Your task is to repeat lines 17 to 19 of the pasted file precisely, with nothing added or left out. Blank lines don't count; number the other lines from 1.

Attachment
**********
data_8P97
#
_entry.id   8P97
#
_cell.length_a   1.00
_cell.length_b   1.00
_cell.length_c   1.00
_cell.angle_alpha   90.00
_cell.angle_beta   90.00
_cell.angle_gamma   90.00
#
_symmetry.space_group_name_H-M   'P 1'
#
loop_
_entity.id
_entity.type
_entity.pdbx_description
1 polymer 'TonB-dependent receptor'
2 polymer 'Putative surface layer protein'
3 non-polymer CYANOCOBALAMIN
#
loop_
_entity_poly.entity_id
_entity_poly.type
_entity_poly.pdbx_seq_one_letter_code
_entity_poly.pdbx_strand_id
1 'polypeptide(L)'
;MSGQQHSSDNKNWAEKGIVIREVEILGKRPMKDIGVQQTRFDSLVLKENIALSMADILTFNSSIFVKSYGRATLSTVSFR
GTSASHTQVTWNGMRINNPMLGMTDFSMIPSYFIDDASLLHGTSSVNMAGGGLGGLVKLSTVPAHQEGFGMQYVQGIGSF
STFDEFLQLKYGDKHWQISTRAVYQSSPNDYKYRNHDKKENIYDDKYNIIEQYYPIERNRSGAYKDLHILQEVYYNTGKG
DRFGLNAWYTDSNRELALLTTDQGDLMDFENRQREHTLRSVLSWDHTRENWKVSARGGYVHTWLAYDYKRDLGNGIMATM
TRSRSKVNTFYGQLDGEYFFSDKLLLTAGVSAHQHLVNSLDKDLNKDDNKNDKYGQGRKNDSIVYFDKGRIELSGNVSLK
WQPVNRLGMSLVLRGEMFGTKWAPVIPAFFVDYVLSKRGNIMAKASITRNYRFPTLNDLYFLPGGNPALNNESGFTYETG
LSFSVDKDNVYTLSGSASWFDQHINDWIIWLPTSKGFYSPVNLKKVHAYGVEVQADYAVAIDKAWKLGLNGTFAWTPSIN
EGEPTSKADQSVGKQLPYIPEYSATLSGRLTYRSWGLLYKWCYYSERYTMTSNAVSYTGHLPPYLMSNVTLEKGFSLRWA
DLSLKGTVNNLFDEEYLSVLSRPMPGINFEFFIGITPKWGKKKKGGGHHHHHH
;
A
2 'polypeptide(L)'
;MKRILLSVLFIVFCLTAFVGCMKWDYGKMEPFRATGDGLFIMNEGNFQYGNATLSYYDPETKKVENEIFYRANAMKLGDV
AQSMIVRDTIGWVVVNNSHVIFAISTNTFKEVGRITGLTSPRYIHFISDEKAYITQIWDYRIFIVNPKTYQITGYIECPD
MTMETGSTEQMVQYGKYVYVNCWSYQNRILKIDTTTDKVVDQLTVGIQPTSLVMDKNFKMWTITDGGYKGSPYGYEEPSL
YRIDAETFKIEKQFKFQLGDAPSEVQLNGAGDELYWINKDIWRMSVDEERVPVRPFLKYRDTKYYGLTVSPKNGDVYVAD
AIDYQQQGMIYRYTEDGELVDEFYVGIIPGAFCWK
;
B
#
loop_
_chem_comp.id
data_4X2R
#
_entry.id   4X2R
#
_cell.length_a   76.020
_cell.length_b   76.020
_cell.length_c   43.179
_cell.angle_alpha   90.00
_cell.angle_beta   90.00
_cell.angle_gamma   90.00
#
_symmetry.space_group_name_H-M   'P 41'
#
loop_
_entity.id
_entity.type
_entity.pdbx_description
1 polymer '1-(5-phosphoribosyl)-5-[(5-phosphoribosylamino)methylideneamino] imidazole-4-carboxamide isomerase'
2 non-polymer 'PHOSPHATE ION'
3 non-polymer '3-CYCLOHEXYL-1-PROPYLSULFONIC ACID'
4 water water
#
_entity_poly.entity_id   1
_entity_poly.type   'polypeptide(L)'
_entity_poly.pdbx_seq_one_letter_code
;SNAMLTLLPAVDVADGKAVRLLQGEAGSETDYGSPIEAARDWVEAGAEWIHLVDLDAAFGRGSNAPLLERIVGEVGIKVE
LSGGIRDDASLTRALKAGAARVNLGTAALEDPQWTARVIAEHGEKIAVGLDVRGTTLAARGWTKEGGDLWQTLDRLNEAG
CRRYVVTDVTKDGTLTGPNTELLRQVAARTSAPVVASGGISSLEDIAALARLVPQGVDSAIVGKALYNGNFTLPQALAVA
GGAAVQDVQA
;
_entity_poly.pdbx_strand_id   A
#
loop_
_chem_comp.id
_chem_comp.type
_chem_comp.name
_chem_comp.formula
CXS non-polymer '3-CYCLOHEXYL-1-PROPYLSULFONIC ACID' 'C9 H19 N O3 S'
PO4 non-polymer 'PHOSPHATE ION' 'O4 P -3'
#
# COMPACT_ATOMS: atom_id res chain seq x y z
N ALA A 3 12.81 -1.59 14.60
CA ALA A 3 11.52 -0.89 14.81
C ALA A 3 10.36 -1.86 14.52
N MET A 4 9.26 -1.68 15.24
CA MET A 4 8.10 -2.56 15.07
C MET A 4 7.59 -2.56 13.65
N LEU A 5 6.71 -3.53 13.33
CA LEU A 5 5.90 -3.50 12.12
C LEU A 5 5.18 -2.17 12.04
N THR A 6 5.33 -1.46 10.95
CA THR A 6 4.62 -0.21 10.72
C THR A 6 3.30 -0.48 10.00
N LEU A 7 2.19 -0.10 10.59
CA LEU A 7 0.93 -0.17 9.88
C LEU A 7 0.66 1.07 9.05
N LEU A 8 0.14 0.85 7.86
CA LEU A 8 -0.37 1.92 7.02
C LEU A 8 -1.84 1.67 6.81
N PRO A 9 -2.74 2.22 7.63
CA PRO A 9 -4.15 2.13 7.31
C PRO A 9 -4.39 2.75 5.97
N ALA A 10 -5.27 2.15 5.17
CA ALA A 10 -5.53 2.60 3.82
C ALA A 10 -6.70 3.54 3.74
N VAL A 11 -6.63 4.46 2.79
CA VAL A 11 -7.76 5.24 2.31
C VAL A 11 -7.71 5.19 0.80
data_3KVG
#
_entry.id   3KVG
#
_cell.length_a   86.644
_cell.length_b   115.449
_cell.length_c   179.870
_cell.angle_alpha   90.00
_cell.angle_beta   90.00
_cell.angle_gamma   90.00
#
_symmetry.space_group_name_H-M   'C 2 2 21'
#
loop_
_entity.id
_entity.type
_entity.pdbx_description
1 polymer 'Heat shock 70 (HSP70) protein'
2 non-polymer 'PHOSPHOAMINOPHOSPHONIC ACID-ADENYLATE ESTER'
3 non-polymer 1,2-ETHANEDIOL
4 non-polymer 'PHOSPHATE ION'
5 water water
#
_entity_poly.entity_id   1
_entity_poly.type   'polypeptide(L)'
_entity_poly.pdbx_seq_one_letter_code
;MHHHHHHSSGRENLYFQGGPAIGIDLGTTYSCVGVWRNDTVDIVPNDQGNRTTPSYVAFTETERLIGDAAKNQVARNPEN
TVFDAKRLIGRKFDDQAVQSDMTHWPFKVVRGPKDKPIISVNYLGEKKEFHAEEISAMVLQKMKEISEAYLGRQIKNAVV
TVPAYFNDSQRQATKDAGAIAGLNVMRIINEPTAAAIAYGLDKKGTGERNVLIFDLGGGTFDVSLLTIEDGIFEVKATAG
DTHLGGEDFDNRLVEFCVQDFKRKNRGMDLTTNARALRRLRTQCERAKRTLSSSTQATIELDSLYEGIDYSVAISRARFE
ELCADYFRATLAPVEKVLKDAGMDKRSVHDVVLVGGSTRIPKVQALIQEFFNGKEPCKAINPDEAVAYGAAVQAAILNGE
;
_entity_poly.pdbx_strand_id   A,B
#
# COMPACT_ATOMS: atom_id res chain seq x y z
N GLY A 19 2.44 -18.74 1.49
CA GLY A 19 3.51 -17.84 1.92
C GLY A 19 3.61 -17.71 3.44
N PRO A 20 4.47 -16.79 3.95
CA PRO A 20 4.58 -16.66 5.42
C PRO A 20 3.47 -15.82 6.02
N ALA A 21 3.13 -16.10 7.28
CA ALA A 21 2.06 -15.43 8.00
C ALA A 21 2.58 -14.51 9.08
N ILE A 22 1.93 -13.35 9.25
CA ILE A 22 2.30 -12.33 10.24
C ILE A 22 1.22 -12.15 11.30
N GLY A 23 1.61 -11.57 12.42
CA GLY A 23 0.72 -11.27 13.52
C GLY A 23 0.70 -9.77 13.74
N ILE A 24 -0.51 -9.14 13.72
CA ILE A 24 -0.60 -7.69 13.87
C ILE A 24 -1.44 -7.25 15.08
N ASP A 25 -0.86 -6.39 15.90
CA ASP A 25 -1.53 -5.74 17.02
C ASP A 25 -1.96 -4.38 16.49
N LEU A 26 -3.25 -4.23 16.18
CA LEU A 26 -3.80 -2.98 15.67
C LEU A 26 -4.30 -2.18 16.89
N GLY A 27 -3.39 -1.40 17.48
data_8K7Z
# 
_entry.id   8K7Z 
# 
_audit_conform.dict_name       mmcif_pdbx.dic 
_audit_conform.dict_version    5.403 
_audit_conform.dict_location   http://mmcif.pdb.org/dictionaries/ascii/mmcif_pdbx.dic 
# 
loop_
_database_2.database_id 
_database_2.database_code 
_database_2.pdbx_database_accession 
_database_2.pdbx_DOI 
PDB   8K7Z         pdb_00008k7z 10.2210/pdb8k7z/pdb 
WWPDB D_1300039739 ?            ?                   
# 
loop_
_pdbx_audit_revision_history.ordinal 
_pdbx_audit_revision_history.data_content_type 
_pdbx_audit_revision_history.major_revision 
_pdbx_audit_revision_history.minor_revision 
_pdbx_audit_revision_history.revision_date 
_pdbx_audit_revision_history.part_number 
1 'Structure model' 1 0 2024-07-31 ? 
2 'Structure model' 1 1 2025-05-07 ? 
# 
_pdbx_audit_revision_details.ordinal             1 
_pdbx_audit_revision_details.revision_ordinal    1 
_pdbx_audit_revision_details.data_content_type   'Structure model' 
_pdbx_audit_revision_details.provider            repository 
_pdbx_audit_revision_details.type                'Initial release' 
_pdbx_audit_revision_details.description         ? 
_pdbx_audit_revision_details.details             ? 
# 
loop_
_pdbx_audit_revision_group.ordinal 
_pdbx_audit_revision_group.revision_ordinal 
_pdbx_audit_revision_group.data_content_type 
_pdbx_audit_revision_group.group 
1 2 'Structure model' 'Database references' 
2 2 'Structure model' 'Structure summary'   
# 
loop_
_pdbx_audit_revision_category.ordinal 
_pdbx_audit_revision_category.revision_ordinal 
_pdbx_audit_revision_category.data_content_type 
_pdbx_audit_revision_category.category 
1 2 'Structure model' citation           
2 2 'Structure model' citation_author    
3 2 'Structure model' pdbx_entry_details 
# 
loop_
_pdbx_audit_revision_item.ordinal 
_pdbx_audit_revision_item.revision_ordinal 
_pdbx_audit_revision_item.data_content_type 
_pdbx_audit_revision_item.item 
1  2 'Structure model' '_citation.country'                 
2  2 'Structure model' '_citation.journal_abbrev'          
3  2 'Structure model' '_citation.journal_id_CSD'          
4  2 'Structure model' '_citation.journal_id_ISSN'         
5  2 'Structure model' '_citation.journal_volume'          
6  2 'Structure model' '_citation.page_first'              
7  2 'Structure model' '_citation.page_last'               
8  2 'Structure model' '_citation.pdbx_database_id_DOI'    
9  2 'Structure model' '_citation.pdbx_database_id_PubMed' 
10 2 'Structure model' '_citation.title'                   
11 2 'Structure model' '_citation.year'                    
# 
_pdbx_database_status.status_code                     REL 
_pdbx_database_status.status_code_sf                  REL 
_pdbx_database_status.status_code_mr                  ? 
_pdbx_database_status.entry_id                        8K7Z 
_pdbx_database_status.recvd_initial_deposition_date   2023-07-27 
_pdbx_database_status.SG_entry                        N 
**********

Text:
_entity.pdbx_description
1 polymer 'TonB-dependent receptor'
2 polymer 'Putative surface layer protein'